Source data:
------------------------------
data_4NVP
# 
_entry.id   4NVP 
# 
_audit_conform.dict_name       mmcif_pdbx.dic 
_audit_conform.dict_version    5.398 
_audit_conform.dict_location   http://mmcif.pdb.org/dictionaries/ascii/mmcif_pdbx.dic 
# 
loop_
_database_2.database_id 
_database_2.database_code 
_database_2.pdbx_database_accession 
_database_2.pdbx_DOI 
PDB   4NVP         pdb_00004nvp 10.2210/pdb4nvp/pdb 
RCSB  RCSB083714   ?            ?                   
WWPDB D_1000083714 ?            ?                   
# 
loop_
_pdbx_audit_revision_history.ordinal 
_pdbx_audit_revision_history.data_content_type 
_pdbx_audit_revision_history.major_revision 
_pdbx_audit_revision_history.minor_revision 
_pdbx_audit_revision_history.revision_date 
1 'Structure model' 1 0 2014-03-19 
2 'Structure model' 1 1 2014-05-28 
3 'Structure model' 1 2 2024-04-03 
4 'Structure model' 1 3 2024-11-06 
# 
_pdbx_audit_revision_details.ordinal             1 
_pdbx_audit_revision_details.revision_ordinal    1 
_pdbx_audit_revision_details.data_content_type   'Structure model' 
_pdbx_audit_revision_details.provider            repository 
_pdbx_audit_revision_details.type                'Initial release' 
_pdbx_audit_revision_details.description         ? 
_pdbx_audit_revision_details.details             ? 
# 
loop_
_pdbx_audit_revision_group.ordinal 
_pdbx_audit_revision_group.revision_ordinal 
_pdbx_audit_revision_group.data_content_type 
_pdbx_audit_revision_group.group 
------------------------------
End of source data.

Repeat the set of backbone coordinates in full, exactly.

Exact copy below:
data_4NVP
# 
_entry.id   4NVP 
# 
_audit_conform.dict_name       mmcif_pdbx.dic 
_audit_conform.dict_version    5.398 
_audit_conform.dict_location   http://mmcif.pdb.org/dictionaries/ascii/mmcif_pdbx.dic 
# 
loop_
_database_2.database_id 
_database_2.database_code 
_database_2.pdbx_database_accession 
_database_2.pdbx_DOI 
PDB   4NVP         pdb_00004nvp 10.2210/pdb4nvp/pdb 
RCSB  RCSB083714   ?            ?                   
WWPDB D_1000083714 ?            ?                   
# 
loop_
_pdbx_audit_revision_history.ordinal 
_pdbx_audit_revision_history.data_content_type 
_pdbx_audit_revision_history.major_revision 
_pdbx_audit_revision_history.minor_revision 
_pdbx_audit_revision_history.revision_date 
1 'Structure model' 1 0 2014-03-19 
2 'Structure model' 1 1 2014-05-28 
3 'Structure model' 1 2 2024-04-03 
4 'Structure model' 1 3 2024-11-06 
# 
_pdbx_audit_revision_details.ordinal             1 
_pdbx_audit_revision_details.revision_ordinal    1 
_pdbx_audit_revision_details.data_content_type   'Structure model' 
_pdbx_audit_revision_details.provider            repository 
_pdbx_audit_revision_details.type                'Initial release' 
_pdbx_audit_revision_details.description         ? 
_pdbx_audit_revision_details.details             ? 
# 
loop_
_pdbx_audit_revision_group.ordinal 
_pdbx_audit_revision_group.revision_ordinal 
_pdbx_audit_revision_group.data_content_type 
_pdbx_audit_revision_group.group 